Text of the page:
ZEPHYRHILLS — John Rubery came to the City Council on Monday evening, hoping to get his $3,000 water bill washed away.
Instead, he got a 12-month payment plan.
"You've made your decision," Rubery, 62, told the council. "I'm still paying for this mystery."
A seasonal resident who normally uses $20 to $30 of water a month, Rubery was stunned to receive a $4,600 utility bill back in February, followed by a $500 bill in March. A leaky pipe was discovered at his Sunvalley Drive mobile home while he was away in New Hampshire and renters were living at his home.
After Rubery complained, the city's utility department credited Rubery about $2,400 for sewage costs. The balance on his account now, including late fees, is about $3,000 — or about a third of his annual income as a disabled Vietnam veteran.
Council members said they sympathized with Rubery: "If any one of us sitting here had received a bill like that, first of all, you'd have to pick us up off the floor," council President Lance Smith said.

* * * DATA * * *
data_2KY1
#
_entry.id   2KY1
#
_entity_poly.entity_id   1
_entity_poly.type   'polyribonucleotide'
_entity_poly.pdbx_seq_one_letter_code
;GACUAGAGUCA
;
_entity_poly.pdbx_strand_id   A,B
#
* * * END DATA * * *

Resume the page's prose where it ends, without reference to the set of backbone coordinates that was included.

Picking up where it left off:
But they also said it would be unfair to forgive the balance and pass those costs on to the city's other utility customers. Like most utility systems, Zephyrhills holds the homeowner responsible for any pipe leakage issues on his or her property.
Rubery, however, challenged the accuracy of the bill.
"The more I talk to people, the more I can't (see) how I could use 600,000 gallons of water," Rubery said. "I think I've been unfairly charged."
The city says Rubery used more than 600,000 gallons of water within a 45-day span. When the city's meter readers saw Rubery's meter spinning out of control, they shut the water off, and Rubery found out about the mishap. A plumber fixed a leaky pipe under the mobile home, and the readings returned to normal.
Even so, if that much water had been leaked over time, Rubery said at the council meeting, then why wasn't there a "red river" in front of his home in the Sundance Mobile Home Park?
Rubery said his neighbors told him there wasn't even a puddle or any standing water.
David Henderson, who oversees the city's utilities, said Rubery likely had more than a simple dripping pipe, but perhaps more like a running pipe, with water flowing in a stream the width of a pencil.
Henderson stands by the city's meter readers, saying that city ordinances forbid the city from profiting from residents' water usage. The department is regularly audited, Henderson said, and "you can't tamper with the register on a meter."
Rubery was unhappy with the council's decision, and not ready to give up the fight.
He said he was considering hiring a lawyer.
"I thought this would be fair," he said.
Ebony Windom can be reached at firstname.lastname@example.org.